SAN DIEGO, Calif. -- Strattera (atomoxetine) given to children with attention deficit hyperactivity disorder does not appear to stunt growth over the long term, according to a lengthy study.
SAN DIEGO, Calif., Oct. 30 -- Strattera (atomoxetine) given to children with attention deficit hyperactivity disorder does not appear to stunt growth over the long term, according to a lengthy study.
Height, weight and body mass index (BMI) percentiles dropped initially with Strattera treatment but returned to pretreatment levels after three years of continual therapy, said Thomas J. Spencer, M.D., of Massachusetts General Hospital and Harvard Medical School, and colleagues, at the American Academy of Child and Adolescent Psychiatry meeting here.
"In many patients, the disorder persists through adolescence into adulthood and therefore may require chronic treatment," Dr. Spencer reported at a poster session. "Few studies have examined the effect of long-term pharmacological treatments for ADHD on growth, as most long-term trials have lasted only one to two years."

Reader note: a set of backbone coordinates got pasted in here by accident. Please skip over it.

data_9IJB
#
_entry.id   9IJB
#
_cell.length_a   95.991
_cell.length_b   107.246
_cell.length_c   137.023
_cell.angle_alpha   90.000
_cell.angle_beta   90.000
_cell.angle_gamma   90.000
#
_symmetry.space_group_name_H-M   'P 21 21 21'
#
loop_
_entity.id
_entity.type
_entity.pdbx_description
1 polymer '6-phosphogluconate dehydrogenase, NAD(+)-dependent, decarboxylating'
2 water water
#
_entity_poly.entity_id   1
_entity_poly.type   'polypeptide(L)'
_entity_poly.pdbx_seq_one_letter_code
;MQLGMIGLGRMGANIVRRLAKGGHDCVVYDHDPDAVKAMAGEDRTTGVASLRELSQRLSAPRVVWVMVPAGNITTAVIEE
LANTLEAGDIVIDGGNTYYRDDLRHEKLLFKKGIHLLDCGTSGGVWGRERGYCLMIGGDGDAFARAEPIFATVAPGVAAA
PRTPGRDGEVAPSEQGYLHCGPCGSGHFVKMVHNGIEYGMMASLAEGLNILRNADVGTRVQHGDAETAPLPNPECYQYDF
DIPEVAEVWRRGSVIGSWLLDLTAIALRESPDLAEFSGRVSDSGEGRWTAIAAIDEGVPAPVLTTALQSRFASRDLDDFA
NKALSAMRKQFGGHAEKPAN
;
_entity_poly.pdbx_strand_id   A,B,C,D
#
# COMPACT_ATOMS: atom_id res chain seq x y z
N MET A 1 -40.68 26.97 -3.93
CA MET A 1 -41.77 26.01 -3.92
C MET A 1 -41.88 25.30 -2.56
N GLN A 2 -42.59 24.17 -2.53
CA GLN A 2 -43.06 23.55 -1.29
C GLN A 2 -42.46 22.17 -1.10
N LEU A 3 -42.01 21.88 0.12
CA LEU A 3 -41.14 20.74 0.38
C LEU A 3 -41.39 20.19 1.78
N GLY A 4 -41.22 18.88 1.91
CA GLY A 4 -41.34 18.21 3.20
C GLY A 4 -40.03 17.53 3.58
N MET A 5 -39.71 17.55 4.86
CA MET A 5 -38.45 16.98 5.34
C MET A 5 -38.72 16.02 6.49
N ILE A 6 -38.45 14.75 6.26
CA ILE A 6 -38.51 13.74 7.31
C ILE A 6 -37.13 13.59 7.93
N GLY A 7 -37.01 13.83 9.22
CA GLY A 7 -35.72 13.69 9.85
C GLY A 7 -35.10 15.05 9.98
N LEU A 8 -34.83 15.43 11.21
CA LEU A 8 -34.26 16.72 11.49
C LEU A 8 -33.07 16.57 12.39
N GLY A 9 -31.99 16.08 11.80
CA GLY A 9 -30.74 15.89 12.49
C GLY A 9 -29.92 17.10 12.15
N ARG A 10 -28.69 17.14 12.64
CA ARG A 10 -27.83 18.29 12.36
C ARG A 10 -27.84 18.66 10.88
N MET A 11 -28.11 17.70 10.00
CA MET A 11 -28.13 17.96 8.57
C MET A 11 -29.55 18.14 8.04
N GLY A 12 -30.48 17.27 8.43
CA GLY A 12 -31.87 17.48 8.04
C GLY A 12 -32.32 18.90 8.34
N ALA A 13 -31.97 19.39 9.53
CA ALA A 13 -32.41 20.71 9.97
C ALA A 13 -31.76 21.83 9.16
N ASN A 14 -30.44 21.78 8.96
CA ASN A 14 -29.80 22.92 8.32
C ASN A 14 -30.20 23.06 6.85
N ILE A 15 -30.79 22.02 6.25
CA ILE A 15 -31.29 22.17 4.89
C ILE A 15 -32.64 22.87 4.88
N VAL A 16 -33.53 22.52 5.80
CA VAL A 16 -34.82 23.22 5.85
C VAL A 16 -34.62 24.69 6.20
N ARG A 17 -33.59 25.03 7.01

During the first 18 months of treatment, the children's height and weight had increased significantly less than expected on the basis on their initial percentiles for age and gender (P<0.05). Weight decrements persisted past 30 months (P<0.05).
However, after five years of treatment the researchers reported:
The study analyzed growth data for 1,312 patients at baseline with DSM-IV defined ADHD (mean age 11.0, range 6 to 17). They received Strattera at 1.8 mg/kg per day in an ongoing open-label treatment trial sponsored by Eli Lilly. At the five year point, only 61 patients remained (average age 10.2).
The researcher found that growth velocity appeared to have normalized for smaller-than-average and larger-than-average children after five years. The findings were:
The authors concluded that continual ADHD treatment may have minimal long-term effects.
"Individual patients, however, may show more or less pronounced effects," they wrote. "It is therefore important for clinicians to assess growth periodically during treatment, and for those patients who appear to be growing more slowly than expected, to consider whether treatment with atomoxetine is a factor."
The research was funded by Eli Lilly. Dr. Spencer reported research support and other financial relationships to Eli Lilly.